Eileen Shapiro had the opportunity to interview Tomás Doncker, lead guitarist of James Chance & The Contortions, CEO of True Groove Records and now actor.
There are many illuminating facets to powerful singer/songwriter, record producer, record label President, and most recently, Broadway stage sensation, Tomás Doncker. Like an array of fireworks, Doncker is wild, plunging into the night sky and shattering the darkness with each performance. Although fireworks do not last forever, their memories of patterns, colors, brilliance, and surprise are lasting, as is the music created by Tomás Doncker.
Doncker is the CEO of the fastest rising record label in New York City entitled, True Groove Records. One of the world’s best guitarists, Doncker began his career with acts including James Chance & The Contortions, J. Walter Negro & The Loose Jointz, to name a few. He then toured the world and Japan with Japanese jazz musicians Sado Watanabe and Masabumi Kikuchi. Later he produced studio and songwriting sessions with Bootsy Collins and Yoko Ono. He has worked with artists including Madonna, Ivan Neville, Bonnie Raitt and Corey Glover, former member of Parliament Funkadelic. Currently Doncker is a cast member of the award winning play To Kill A Mockingbird at the Schubert Theater on Broadway.
Most recently he has just released his newest album The Black Magnolia Project in collaboration with Pulitzer Prize winning New York poet Yusef Komunyakaa. Accompanied by The True Groove All-Stars, a diverse, eclectic band, the album is a non-linear Future Roots Music of that place where sound, spirit and survival coexist and often collide.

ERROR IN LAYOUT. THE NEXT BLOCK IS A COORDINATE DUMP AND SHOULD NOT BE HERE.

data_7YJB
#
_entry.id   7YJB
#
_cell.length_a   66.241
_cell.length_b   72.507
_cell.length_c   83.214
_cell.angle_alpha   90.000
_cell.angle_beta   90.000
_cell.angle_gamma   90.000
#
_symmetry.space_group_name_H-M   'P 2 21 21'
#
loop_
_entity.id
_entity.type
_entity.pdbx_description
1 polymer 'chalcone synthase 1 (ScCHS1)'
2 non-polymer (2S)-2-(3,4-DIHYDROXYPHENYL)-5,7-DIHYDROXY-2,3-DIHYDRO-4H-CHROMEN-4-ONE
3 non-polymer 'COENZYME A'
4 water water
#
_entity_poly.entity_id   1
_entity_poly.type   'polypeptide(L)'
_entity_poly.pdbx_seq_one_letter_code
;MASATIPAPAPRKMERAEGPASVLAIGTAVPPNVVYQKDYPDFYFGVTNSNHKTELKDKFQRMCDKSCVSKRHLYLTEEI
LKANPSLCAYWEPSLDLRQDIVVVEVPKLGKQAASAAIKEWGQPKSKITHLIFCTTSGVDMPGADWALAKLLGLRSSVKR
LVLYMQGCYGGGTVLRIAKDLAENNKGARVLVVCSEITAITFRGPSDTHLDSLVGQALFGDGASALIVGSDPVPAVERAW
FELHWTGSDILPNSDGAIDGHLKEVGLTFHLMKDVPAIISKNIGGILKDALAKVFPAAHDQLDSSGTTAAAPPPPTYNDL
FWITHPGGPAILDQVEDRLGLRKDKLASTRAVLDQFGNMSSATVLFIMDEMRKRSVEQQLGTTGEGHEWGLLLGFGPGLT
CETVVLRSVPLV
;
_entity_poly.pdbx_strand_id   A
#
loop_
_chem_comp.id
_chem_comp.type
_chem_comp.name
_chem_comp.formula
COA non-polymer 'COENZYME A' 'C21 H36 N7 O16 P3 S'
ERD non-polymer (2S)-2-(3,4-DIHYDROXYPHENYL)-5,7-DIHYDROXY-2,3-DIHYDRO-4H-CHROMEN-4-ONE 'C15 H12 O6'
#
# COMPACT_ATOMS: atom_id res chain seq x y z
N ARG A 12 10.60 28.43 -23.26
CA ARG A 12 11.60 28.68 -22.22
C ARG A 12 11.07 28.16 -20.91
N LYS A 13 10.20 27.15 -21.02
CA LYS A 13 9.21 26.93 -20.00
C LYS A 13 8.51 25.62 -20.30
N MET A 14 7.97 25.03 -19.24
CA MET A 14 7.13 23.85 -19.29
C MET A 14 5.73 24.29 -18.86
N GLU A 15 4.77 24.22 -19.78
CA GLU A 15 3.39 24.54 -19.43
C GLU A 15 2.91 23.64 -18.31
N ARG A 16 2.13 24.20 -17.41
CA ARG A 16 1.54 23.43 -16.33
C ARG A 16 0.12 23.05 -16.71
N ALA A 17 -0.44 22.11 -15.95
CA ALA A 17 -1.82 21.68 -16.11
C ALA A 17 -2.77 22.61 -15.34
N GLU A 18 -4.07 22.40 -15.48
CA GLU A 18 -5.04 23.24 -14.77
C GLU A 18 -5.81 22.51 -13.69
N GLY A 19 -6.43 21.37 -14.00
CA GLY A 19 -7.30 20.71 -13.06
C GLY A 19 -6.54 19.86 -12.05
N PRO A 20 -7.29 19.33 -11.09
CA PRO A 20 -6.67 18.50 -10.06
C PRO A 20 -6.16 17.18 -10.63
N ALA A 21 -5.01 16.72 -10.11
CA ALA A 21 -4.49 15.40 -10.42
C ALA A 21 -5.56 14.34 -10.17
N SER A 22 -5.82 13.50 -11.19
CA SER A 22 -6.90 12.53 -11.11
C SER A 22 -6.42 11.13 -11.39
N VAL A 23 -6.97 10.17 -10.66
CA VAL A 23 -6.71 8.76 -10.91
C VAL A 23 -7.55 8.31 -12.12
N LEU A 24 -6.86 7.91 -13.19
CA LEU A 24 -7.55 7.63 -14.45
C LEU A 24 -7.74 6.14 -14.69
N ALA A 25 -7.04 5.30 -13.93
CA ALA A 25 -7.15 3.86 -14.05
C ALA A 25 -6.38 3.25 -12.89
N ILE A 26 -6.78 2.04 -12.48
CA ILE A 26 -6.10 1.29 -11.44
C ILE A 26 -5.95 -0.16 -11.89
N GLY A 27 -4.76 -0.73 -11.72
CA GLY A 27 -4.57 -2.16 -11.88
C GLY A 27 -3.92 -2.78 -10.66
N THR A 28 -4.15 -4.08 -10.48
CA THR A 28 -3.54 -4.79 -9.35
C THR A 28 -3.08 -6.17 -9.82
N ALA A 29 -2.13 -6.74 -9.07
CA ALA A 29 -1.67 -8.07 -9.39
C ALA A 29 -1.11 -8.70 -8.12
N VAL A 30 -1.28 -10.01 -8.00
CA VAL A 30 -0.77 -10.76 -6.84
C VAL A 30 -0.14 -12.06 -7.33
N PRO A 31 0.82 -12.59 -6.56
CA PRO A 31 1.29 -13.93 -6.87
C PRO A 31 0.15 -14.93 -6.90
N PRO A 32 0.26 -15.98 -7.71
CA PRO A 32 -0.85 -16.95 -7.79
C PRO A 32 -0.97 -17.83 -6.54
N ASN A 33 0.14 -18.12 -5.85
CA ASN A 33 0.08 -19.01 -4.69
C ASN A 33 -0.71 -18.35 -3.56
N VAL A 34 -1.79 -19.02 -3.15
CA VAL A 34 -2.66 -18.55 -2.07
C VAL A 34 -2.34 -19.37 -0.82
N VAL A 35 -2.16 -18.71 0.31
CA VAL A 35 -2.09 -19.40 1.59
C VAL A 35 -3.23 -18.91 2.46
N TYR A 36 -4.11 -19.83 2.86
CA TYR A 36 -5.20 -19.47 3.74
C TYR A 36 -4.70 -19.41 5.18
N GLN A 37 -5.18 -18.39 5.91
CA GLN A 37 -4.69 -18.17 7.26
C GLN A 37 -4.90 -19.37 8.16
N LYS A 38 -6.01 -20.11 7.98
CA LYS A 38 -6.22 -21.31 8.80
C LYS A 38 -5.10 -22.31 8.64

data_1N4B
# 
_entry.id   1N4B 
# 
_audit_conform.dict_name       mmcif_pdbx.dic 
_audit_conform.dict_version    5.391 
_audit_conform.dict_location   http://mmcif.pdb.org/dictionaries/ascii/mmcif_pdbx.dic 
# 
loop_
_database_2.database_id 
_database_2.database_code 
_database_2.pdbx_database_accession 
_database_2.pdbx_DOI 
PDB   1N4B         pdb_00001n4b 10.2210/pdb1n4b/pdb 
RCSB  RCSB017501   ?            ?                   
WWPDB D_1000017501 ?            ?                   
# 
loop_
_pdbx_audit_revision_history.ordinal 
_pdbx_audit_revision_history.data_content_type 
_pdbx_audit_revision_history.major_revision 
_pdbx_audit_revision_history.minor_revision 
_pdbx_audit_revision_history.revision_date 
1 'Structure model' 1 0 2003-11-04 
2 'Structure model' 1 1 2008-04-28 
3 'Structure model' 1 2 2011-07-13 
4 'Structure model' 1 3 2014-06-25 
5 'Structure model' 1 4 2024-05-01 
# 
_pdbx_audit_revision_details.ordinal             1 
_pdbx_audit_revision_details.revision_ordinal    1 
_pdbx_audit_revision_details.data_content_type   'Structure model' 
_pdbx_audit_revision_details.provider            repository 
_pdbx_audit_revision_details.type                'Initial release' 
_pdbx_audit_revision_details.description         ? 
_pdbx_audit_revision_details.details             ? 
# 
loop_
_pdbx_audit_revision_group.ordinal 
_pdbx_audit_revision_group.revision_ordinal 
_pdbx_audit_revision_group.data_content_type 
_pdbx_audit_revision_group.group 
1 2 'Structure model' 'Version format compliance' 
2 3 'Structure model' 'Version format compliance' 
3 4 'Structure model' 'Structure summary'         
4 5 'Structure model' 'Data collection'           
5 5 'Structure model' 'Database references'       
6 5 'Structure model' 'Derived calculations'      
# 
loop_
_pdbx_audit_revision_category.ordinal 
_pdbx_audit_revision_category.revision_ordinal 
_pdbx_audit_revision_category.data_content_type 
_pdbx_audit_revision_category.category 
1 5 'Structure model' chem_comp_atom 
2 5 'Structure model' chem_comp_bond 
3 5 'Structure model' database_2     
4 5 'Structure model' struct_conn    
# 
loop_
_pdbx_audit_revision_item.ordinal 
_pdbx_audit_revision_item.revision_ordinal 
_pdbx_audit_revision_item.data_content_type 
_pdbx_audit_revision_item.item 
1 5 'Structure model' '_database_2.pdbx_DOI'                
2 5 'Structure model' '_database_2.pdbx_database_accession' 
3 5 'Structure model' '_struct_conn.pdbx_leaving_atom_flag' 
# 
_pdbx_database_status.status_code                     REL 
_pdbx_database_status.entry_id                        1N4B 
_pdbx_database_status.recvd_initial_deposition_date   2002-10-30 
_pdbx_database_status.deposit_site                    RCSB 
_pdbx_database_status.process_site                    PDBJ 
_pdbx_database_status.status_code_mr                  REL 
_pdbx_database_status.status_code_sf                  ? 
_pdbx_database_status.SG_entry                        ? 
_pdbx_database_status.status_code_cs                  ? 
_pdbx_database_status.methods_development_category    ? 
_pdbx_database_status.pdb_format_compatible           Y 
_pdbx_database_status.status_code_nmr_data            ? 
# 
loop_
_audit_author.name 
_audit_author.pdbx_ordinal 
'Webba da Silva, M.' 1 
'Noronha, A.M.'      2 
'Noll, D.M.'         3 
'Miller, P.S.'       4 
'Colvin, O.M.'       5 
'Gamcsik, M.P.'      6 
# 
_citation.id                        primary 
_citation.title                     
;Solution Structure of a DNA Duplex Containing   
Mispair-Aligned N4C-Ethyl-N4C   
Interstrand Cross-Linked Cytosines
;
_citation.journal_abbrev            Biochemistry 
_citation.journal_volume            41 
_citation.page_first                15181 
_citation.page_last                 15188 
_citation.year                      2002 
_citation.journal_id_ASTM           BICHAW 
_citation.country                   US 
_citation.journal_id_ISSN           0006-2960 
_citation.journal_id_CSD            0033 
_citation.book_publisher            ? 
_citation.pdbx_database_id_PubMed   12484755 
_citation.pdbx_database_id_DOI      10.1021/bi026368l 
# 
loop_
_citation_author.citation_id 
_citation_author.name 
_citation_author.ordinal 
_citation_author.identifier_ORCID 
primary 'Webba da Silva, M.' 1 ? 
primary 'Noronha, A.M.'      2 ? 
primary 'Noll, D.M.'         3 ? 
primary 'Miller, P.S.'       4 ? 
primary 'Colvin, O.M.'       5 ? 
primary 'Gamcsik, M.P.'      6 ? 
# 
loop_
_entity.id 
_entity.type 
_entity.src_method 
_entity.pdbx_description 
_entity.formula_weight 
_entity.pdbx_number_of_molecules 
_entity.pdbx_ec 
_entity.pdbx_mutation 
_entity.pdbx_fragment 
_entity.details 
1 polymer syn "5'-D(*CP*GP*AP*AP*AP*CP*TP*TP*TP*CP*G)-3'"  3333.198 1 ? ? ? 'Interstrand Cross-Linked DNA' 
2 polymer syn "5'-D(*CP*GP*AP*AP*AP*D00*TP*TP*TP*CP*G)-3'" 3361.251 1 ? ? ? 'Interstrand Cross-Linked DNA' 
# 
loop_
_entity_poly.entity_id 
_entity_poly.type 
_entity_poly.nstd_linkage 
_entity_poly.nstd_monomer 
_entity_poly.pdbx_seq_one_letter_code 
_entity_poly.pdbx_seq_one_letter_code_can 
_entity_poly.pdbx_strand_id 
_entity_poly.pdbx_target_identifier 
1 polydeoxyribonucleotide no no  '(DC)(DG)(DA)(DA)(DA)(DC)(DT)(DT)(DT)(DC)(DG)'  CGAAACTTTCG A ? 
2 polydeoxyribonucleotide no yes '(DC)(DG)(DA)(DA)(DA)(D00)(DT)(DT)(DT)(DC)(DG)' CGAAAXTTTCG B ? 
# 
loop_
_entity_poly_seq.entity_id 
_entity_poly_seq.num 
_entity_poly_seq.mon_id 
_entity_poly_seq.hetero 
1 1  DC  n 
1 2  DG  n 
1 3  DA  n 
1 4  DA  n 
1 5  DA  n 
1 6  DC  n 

I had an intimate conversation with Tomás regarding The Black Magnolia Project, a record that has no answers or questions, but instead is a beautiful reminder of the power of collaboration, a friendship of the human spirit, even in the darkest of times. He also spoke of collaborator and poet Yusef Komunyakaa, a god like visionary who transcends the human soul.
The Black Magnolia Project is a very inspirational creation, so I was wondering what inspired it?
I’ve had the honour of being associated with Yusef Komunyakaa for something like 17 years. We’ve done a bunch of different projects; not just the albums we’ve recorded together but other stuff that I’ve done that he’s participated in. This man is without question one of the greatest literary minds of any generation. We started working on this project just after David Bowie had died – I was a big fan of David Bowie. Without giving away too many state secrets of how it was created, we decided to take a collection of poems he had called The Blue Hour; the time just before dusk is often referred to as the blue hour, which takes place after the golden hour and this last mysterious bit of light. The metaphor or idea was that our spiritual selves are perhaps released into the atmosphere when our bodies are at rest, as in a state of sleep. What do souls do when we’re sleeping? Since spirits don’t need sleep perhaps it’s a good time for them to go out and do magical things. So perhaps the greatest achievements actually happen when we are asleep.